When Skillet walked on to a cacophony of deafening cheers and their set roared to a start, it was easy to forget that there was yet another act left in the night. Between the raw energy and sheer skill at enthusing the crowd, the intensity that was returned by an earnest audience was more than well-deserved. A commanding on-stage presence derived from Skillet’s enduring time in the spotlight highlighted a band capable of giving their all to a sea of onlookers.
I rack up tons of live shows a year, but Skillet’s performance was one for the books. Packing an electricity that is impossible to describe with words, and pairing blistering musicianship with smoke cannons and a seizure-inducing light show, it was almost impossible to tear one’s eyes away from John Cooper and his bandmates. Korey Cooper seemed like possessed by an evil spirit, pouncing around with her guitar in a complete state of infectious frenzy, while Jen Ledger bashed the life out of her drum-kit, effortlessly singing her vocal lines. Seth Morrison ripped through his guitars parts with an unassuming yet cohesive deportment, driving the riled-up crowd to insanity levels. The dancing lights and columns of CO2 served as accents to an spectacle that relied on the band’s charisma and abilities, making the night not only a musical performance, but also a slamming stage show of the highest degree. It truly felt like a tornado, a ravaging assault on your sensory receptors.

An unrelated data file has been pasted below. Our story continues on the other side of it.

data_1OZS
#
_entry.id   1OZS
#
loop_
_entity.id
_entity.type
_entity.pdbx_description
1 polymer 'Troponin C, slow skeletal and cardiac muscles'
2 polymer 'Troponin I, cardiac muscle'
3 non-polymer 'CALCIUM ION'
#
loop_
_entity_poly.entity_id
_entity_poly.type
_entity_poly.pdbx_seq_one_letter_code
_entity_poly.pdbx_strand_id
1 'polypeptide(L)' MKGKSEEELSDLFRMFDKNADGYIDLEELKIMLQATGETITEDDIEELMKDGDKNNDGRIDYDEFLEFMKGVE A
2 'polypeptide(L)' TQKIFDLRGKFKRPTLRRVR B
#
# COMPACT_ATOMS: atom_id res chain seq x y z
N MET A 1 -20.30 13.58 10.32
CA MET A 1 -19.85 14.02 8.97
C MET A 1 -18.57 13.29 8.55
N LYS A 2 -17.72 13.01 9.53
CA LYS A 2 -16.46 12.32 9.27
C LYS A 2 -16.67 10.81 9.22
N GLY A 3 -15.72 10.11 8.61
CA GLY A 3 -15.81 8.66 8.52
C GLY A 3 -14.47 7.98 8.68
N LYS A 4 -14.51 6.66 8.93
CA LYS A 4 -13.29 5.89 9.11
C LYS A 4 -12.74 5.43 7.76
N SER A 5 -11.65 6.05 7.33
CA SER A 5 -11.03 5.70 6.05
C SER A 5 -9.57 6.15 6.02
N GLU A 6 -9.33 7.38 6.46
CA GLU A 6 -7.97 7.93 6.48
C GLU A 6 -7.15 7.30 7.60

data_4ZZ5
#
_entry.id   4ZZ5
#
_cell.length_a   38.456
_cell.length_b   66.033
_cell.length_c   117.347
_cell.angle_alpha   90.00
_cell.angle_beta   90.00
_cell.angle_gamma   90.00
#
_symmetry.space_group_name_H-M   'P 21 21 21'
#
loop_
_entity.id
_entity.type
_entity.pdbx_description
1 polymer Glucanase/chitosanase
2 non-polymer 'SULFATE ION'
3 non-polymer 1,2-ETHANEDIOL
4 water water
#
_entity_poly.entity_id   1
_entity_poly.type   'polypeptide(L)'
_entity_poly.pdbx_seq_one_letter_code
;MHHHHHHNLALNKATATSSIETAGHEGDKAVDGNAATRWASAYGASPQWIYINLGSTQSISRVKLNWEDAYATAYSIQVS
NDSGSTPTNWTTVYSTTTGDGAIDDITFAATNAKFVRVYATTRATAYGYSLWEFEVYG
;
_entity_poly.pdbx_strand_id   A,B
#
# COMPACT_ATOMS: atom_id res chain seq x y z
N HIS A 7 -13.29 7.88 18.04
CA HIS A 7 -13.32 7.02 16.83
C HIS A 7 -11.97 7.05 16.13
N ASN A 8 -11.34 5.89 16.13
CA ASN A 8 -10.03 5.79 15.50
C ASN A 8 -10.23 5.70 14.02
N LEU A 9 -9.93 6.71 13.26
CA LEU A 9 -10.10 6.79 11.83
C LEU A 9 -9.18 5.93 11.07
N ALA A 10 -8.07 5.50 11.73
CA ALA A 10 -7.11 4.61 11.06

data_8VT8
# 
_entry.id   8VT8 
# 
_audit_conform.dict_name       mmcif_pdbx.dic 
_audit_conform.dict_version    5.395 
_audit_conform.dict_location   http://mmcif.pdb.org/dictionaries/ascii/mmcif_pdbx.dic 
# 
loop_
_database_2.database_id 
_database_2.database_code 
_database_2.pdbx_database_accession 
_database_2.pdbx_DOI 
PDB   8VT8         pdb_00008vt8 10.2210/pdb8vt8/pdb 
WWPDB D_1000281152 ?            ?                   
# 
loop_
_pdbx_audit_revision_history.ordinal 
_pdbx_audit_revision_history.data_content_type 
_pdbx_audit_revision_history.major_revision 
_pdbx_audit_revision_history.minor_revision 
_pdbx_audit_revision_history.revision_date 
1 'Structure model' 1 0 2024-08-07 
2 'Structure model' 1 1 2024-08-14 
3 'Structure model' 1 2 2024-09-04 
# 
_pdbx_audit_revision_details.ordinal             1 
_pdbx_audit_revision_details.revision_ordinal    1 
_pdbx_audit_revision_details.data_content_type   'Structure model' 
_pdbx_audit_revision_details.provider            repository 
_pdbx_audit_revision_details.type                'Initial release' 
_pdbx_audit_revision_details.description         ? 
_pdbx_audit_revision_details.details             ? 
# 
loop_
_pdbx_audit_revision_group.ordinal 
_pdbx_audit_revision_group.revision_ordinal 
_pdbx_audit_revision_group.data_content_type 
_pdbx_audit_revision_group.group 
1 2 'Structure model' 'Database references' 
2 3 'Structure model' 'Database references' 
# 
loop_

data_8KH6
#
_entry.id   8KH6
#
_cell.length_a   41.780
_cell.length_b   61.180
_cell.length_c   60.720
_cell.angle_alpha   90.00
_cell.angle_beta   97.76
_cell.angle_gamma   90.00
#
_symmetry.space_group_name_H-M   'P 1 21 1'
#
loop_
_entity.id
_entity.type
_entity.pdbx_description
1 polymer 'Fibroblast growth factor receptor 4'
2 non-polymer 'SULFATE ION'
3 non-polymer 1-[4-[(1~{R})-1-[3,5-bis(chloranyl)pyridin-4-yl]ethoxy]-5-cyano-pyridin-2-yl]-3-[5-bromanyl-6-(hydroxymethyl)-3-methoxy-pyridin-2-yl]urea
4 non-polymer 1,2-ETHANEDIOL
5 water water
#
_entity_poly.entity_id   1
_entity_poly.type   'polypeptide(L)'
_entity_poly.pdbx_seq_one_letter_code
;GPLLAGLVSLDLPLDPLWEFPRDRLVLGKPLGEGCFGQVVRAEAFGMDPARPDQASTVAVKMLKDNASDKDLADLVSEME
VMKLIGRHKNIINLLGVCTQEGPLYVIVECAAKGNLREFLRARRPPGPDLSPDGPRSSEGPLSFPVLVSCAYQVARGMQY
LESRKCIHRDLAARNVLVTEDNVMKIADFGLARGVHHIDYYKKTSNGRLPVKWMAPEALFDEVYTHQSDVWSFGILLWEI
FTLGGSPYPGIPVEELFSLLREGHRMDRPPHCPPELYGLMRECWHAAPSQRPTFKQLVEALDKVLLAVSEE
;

The set-list balanced well between both their latest albums and their earlier work, including tracks from Grammy-nominated “Comatose” alongside their summer single “Legendary.” By the time their set concluded, there was a combination of exhaustion and excitement mingling in the air, perhaps with a touch of disbelief that there was yet another headlining performance to follow.
Hailing from Orlando themselves, Alter Bridge had the hometown advantage for this last show, and were rightfully met with the same love as a home team returning victorious, (noteworthy to add the show was sold out, despite being the second of two identical nights at the same venue). There was no question that from the first moment the lights shone onto them, that the four guys on stage were entirely committed to delivering a high-quality spectacle to the flocks of fans that had gathered before them. This noticeable degree of comfort among even throughout a zealous musical delivery made their headlining set both invigorating and truly enjoyable to watch. Even during the gentle intro to “Blackbird,” there was no slowing the steady roll of cheering and applause that never seemed to die during their set, reaction that rose to deafening levels with the live debut of “Dying Light”.